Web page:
Modelling Schizophrenia: Strategies for Identifying Improved Platforms for Drug Discovery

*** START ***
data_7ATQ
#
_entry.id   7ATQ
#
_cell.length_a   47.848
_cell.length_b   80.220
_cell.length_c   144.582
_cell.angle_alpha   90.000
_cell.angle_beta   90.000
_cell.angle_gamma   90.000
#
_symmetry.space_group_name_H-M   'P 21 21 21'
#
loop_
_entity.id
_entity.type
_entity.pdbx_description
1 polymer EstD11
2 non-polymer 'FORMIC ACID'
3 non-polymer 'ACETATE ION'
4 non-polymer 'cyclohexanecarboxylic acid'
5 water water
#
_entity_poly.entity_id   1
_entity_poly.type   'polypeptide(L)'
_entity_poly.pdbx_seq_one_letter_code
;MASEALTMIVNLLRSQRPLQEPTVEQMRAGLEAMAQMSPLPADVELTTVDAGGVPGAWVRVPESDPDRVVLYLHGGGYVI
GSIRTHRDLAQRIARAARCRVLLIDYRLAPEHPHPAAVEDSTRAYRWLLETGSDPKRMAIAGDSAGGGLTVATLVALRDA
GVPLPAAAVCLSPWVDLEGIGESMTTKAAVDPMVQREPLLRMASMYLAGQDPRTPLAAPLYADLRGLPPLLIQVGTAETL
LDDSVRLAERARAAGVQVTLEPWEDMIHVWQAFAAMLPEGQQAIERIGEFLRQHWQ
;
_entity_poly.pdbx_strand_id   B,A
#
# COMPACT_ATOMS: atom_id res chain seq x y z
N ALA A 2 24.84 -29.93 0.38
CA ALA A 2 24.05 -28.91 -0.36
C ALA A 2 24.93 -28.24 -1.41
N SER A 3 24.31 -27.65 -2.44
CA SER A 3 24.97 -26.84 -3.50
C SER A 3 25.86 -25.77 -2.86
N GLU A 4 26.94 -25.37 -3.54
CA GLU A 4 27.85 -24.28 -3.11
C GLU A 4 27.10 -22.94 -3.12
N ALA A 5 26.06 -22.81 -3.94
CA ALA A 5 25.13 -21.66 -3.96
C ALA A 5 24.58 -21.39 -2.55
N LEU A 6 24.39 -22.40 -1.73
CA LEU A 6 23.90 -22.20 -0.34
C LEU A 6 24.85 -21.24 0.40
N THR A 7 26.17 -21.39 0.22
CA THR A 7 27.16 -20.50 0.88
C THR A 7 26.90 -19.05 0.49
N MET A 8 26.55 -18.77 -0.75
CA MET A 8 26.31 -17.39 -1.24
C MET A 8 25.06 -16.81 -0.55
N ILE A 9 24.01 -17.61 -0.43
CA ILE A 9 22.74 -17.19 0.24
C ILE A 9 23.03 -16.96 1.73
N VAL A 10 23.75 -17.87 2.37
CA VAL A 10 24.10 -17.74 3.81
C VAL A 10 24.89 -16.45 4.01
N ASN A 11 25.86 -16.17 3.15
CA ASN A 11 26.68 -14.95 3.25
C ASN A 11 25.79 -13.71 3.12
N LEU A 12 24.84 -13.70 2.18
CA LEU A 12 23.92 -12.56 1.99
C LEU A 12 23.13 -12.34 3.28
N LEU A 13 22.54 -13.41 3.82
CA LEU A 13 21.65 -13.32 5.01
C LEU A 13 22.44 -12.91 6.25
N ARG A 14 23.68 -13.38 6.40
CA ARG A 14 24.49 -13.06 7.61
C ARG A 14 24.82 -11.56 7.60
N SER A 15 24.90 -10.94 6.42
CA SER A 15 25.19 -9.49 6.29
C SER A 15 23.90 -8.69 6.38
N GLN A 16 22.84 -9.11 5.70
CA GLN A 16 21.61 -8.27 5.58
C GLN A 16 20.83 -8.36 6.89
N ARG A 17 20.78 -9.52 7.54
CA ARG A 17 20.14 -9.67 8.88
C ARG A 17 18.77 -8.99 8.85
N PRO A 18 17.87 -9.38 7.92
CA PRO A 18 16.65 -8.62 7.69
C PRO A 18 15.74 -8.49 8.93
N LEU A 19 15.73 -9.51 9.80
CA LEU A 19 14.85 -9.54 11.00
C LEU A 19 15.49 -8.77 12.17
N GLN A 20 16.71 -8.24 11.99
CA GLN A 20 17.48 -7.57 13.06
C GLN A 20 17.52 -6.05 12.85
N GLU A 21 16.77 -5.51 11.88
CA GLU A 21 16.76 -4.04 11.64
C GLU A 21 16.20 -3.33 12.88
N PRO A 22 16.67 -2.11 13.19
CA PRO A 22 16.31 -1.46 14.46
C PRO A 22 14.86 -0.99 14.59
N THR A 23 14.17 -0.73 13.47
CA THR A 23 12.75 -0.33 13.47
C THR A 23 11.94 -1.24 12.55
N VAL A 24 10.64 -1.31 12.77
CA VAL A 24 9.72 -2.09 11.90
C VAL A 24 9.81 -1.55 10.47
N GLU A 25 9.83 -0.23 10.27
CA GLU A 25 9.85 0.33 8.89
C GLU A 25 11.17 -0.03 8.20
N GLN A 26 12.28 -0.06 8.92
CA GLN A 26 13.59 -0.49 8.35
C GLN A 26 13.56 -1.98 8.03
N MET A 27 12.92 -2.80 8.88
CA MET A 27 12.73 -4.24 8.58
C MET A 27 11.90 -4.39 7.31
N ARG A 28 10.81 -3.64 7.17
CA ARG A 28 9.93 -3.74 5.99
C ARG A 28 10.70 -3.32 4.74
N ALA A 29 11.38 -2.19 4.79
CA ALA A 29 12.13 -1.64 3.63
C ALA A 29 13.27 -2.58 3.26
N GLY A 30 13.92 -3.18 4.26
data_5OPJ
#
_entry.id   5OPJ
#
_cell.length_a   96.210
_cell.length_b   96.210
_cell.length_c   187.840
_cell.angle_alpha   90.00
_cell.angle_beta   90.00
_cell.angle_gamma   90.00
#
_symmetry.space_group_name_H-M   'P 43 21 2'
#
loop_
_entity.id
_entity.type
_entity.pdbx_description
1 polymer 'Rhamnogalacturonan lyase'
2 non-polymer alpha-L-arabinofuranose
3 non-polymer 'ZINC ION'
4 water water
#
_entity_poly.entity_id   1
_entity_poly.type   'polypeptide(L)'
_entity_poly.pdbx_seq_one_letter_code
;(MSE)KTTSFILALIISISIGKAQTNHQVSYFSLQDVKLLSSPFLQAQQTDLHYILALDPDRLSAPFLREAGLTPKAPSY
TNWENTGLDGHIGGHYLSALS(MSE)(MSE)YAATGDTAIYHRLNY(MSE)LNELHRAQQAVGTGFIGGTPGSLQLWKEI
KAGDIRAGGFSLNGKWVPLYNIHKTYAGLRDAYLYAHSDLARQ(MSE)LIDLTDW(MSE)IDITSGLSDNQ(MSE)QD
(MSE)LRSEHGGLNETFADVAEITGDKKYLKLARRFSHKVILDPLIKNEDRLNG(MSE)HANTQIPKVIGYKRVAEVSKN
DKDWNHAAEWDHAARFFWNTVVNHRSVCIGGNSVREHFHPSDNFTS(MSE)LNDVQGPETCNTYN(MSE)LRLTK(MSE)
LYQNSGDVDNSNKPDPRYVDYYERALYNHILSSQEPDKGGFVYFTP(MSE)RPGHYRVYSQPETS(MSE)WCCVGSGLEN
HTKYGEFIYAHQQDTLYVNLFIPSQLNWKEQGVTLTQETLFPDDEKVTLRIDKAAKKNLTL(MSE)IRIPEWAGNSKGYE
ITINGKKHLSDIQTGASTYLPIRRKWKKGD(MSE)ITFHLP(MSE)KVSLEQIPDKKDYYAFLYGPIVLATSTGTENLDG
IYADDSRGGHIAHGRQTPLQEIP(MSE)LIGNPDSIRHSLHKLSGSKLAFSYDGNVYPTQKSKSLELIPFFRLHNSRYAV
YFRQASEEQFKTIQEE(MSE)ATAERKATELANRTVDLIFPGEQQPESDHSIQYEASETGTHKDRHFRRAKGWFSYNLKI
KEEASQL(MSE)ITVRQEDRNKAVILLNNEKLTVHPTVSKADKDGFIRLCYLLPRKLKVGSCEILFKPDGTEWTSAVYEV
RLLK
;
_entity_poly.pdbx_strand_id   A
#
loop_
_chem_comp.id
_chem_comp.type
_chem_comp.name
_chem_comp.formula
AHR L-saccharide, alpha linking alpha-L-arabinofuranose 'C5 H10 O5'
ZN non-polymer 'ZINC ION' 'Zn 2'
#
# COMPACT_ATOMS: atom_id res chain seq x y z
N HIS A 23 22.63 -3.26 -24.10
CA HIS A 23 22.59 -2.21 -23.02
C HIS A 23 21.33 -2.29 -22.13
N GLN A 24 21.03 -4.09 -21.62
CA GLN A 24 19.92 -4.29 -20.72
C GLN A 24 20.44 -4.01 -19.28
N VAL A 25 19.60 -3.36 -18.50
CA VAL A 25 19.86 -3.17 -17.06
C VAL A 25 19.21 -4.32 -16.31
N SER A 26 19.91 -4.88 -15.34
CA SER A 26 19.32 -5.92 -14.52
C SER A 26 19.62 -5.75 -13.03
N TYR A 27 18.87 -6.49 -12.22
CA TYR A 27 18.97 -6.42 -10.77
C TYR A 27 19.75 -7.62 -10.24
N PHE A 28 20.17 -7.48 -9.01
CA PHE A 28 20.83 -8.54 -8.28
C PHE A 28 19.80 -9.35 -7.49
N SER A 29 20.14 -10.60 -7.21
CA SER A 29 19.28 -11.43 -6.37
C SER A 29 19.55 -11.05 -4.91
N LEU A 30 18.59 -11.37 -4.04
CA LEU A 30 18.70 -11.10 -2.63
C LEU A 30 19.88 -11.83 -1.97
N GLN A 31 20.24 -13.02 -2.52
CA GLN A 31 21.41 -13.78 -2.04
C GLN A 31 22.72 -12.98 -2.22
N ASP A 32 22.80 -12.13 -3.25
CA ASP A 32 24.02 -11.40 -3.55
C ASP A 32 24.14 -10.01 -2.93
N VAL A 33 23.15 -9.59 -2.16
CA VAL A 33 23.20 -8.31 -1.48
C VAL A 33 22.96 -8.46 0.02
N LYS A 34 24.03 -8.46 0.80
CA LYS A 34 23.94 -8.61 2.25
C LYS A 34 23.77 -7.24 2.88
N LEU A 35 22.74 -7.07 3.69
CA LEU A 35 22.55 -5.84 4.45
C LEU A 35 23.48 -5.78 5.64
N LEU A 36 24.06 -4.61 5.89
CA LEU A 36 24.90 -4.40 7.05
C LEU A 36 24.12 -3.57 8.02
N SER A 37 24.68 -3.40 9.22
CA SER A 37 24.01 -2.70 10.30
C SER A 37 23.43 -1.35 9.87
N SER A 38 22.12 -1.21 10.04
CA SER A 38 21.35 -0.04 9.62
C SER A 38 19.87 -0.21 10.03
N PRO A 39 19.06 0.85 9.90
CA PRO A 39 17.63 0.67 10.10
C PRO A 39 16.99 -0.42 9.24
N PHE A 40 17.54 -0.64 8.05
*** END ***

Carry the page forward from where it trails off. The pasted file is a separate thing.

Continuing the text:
Schizophrenia is a neurodevelopmental disorder characterised by a variety of perceptual, motivational, and cognitive deficits, and is caused by the complex interplay of both genetic and environmental factors. The boundaries of this diagnostic category are arbitrary and likely to reflect the intersection of several domains of psychopathology found in psychotic illness. The failure to consistently replicate associations between susceptibility gene candidates and schizophrenia, as well as the absence of a clear neuropathological signature, has limited the capacity to generate and validate preclinical models that reflect the underlying pathobiology of the disorder. However, studies indicate that mice with either constitutive or conditional single risk gene mutations have the potential to both identify gene–phenotype, gene × environment [G × E]–phenotype, and gene × gene–phenotype relationships, and inform on the molecular mechanisms that underlie these relationships.